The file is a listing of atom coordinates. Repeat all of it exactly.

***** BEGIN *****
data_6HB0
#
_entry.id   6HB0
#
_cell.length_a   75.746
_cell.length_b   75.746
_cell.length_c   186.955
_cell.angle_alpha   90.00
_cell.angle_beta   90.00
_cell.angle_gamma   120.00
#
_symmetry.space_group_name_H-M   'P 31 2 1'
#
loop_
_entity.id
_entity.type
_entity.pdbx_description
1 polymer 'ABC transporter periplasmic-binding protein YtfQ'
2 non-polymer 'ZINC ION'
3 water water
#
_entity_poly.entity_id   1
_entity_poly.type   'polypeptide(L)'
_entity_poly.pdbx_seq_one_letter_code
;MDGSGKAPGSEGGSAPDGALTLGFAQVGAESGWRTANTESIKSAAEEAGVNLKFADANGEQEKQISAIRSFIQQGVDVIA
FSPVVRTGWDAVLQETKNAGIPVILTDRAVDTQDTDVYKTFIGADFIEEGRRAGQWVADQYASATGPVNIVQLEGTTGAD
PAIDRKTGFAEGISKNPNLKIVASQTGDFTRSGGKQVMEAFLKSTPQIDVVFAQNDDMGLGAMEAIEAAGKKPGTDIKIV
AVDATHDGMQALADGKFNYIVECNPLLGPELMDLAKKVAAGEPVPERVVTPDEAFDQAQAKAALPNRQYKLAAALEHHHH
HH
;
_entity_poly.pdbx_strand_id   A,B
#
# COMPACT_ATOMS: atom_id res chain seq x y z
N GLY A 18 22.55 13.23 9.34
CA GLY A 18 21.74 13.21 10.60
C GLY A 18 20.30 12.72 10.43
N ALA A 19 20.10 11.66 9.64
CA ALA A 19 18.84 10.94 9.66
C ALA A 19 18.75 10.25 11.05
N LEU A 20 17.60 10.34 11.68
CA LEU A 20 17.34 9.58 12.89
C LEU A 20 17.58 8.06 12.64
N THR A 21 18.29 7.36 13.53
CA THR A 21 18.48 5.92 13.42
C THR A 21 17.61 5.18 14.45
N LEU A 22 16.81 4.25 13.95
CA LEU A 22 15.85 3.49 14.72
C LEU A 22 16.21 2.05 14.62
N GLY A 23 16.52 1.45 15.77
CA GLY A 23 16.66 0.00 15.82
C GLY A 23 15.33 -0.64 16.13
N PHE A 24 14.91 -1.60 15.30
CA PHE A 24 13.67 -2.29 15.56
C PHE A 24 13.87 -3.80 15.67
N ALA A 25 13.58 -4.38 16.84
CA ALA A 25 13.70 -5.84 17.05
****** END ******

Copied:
data_6HB0
#
_entry.id   6HB0
#
_cell.length_a   75.746
_cell.length_b   75.746
_cell.length_c   186.955
_cell.angle_alpha   90.00
_cell.angle_beta   90.00
_cell.angle_gamma   120.00
#
_symmetry.space_group_name_H-M   'P 31 2 1'
#
loop_
_entity.id
_entity.type
_entity.pdbx_description
1 polymer 'ABC transporter periplasmic-binding protein YtfQ'
2 non-polymer 'ZINC ION'
3 water water
#
_entity_poly.entity_id   1
_entity_poly.type   'polypeptide(L)'
_entity_poly.pdbx_seq_one_letter_code
;MDGSGKAPGSEGGSAPDGALTLGFAQVGAESGWRTANTESIKSAAEEAGVNLKFADANGEQEKQISAIRSFIQQGVDVIA
FSPVVRTGWDAVLQETKNAGIPVILTDRAVDTQDTDVYKTFIGADFIEEGRRAGQWVADQYASATGPVNIVQLEGTTGAD
PAIDRKTGFAEGISKNPNLKIVASQTGDFTRSGGKQVMEAFLKSTPQIDVVFAQNDDMGLGAMEAIEAAGKKPGTDIKIV
AVDATHDGMQALADGKFNYIVECNPLLGPELMDLAKKVAAGEPVPERVVTPDEAFDQAQAKAALPNRQYKLAAALEHHHH
HH
;
_entity_poly.pdbx_strand_id   A,B
#
# COMPACT_ATOMS: atom_id res chain seq x y z
N GLY A 18 22.55 13.23 9.34
CA GLY A 18 21.74 13.21 10.60
C GLY A 18 20.30 12.72 10.43
N ALA A 19 20.10 11.66 9.64
CA ALA A 19 18.84 10.94 9.66
C ALA A 19 18.75 10.25 11.05
N LEU A 20 17.60 10.34 11.68
CA LEU A 20 17.34 9.58 12.89
C LEU A 20 17.58 8.06 12.64
N THR A 21 18.29 7.36 13.53
CA THR A 21 18.48 5.92 13.42
C THR A 21 17.61 5.18 14.45
N LEU A 22 16.81 4.25 13.95
CA LEU A 22 15.85 3.49 14.72
C LEU A 22 16.21 2.05 14.62
N GLY A 23 16.52 1.45 15.77
CA GLY A 23 16.66 0.00 15.82
C GLY A 23 15.33 -0.64 16.13
N PHE A 24 14.91 -1.60 15.30
CA PHE A 24 13.67 -2.29 15.56
C PHE A 24 13.87 -3.80 15.67
N ALA A 25 13.58 -4.38 16.84
CA ALA A 25 13.70 -5.84 17.05